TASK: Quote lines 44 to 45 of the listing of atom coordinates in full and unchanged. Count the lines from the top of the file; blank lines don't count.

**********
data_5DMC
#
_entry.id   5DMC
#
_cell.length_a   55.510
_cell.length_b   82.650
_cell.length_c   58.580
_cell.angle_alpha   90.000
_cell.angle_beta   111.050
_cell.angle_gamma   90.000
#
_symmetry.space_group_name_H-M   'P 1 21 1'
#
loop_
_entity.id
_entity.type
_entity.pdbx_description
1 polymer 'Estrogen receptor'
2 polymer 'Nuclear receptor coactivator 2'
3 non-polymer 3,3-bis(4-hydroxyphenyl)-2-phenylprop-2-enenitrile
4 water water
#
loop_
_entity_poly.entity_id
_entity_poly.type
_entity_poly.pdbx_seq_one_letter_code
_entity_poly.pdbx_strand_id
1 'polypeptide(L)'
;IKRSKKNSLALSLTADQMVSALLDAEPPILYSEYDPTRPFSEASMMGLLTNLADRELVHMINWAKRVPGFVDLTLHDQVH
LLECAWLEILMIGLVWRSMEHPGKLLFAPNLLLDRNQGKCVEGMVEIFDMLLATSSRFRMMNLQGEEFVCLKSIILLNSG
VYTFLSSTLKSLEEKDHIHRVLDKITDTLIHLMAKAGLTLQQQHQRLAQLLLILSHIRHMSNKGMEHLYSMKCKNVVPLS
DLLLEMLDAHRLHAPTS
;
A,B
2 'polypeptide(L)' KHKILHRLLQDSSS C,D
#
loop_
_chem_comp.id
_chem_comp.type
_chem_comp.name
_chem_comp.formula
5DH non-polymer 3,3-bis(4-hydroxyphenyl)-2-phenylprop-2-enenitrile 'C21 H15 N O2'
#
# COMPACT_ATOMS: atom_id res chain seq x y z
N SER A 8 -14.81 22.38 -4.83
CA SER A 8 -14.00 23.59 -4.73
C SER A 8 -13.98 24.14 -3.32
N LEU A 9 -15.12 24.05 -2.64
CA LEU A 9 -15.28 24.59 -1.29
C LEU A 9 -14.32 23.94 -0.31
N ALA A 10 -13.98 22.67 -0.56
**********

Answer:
# COMPACT_ATOMS: atom_id res chain seq x y z
N SER A 8 -14.81 22.38 -4.83